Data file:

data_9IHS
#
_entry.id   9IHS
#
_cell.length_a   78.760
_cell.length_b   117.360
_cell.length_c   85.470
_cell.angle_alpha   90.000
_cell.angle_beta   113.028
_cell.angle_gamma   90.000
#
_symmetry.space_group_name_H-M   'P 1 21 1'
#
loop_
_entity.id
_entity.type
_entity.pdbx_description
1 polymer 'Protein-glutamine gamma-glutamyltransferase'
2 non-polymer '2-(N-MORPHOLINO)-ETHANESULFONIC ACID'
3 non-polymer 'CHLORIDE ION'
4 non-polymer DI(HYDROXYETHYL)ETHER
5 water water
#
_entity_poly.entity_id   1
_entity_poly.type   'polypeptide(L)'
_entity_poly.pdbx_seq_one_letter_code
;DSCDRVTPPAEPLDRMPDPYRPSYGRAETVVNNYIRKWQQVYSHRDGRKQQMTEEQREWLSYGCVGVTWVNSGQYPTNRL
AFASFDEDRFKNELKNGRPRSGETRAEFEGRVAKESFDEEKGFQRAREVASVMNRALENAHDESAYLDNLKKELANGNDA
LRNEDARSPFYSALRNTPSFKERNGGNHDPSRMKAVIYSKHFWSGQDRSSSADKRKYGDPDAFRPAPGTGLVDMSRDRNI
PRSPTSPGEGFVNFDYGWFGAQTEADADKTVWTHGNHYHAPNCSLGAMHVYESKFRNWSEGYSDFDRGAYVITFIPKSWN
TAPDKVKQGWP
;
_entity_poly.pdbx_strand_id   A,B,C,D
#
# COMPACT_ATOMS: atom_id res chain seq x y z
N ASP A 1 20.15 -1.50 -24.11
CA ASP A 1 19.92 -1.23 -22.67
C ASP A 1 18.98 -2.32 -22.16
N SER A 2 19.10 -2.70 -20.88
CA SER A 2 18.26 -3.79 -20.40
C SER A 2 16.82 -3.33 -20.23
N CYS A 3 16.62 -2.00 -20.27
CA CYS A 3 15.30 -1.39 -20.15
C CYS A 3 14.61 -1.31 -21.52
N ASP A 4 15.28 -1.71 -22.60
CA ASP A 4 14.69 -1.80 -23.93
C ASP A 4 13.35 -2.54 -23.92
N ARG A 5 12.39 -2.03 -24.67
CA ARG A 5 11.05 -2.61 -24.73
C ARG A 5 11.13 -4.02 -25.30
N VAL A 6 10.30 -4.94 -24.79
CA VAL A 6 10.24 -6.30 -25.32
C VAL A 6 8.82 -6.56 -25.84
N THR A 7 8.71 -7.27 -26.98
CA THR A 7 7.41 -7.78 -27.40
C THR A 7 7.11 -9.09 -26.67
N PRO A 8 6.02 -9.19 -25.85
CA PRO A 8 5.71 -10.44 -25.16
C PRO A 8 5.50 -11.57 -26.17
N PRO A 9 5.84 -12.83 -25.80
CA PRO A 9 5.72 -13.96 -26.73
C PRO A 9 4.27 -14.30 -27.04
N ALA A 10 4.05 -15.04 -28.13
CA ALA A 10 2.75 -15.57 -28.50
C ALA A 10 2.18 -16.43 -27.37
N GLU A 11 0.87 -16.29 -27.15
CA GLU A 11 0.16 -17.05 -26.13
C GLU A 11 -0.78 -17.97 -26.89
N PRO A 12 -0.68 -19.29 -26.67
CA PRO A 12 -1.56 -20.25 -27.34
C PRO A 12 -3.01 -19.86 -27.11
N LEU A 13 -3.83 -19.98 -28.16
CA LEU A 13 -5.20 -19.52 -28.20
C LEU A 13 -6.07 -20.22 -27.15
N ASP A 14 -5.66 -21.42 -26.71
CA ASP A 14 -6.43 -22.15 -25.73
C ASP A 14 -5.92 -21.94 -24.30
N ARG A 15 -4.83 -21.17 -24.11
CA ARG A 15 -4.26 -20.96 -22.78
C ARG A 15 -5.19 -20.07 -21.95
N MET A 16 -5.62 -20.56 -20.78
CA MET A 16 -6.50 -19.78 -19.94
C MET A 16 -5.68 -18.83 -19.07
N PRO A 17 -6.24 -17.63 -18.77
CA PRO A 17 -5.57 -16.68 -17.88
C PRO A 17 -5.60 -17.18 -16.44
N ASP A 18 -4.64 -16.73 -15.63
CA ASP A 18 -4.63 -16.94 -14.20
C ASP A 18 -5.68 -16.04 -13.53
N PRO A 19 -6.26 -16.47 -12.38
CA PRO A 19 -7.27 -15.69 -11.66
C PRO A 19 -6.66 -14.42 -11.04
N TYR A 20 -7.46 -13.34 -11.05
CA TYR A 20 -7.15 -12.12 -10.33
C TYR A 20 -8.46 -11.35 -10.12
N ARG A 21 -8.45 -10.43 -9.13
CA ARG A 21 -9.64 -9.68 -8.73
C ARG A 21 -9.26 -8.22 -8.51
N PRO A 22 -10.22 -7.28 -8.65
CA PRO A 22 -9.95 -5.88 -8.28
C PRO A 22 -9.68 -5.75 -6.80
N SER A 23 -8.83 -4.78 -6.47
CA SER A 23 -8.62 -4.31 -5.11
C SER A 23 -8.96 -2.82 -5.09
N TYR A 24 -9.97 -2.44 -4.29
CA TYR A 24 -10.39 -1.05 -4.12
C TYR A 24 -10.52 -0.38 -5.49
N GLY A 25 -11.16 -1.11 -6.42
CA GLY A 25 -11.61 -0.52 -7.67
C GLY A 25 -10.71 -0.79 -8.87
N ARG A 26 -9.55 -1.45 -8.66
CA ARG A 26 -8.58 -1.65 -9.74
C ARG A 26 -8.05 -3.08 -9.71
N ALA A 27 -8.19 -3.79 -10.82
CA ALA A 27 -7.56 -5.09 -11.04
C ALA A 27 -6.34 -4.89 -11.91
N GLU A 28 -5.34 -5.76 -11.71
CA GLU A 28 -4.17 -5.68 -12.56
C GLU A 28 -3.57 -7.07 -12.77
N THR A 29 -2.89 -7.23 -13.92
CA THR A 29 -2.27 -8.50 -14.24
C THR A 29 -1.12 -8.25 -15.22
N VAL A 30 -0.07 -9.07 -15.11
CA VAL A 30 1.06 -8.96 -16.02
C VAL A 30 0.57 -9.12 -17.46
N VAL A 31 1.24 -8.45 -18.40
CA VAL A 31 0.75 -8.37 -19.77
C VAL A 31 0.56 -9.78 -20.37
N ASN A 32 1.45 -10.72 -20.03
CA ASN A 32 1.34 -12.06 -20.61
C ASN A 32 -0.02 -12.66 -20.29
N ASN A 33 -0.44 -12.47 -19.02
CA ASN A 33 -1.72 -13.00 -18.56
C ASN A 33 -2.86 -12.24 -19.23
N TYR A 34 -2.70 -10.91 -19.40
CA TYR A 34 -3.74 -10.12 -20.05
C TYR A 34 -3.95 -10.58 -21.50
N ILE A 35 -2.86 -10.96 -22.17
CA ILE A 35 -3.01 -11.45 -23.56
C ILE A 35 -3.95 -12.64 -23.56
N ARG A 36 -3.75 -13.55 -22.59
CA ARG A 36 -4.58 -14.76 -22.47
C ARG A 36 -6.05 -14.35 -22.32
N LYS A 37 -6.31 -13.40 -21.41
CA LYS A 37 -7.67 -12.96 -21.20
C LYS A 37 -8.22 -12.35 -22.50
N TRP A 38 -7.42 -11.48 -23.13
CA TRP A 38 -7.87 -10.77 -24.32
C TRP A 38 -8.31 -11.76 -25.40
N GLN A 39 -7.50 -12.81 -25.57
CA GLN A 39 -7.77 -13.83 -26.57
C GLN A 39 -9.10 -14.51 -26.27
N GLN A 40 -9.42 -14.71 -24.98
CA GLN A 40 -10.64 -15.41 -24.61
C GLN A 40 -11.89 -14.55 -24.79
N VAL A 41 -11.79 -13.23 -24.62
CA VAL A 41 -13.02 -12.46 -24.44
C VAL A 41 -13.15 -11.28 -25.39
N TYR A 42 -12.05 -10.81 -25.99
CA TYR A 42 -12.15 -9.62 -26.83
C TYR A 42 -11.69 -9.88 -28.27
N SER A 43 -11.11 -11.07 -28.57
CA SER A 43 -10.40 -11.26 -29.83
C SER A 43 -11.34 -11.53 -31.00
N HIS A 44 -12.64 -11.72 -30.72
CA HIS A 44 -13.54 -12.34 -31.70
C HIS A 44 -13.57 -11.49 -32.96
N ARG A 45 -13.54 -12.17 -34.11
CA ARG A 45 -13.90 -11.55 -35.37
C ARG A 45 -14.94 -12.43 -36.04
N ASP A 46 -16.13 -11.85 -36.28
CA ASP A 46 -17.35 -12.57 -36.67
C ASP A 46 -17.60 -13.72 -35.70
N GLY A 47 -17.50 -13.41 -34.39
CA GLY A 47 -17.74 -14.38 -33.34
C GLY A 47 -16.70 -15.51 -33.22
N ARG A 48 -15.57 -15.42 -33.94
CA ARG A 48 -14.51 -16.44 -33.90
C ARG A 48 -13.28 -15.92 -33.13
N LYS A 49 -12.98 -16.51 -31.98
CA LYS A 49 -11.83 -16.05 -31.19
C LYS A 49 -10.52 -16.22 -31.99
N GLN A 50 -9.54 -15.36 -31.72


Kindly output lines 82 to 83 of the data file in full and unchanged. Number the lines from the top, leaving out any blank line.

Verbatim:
CA MET A 16 -6.50 -19.78 -19.94
C MET A 16 -5.68 -18.83 -19.07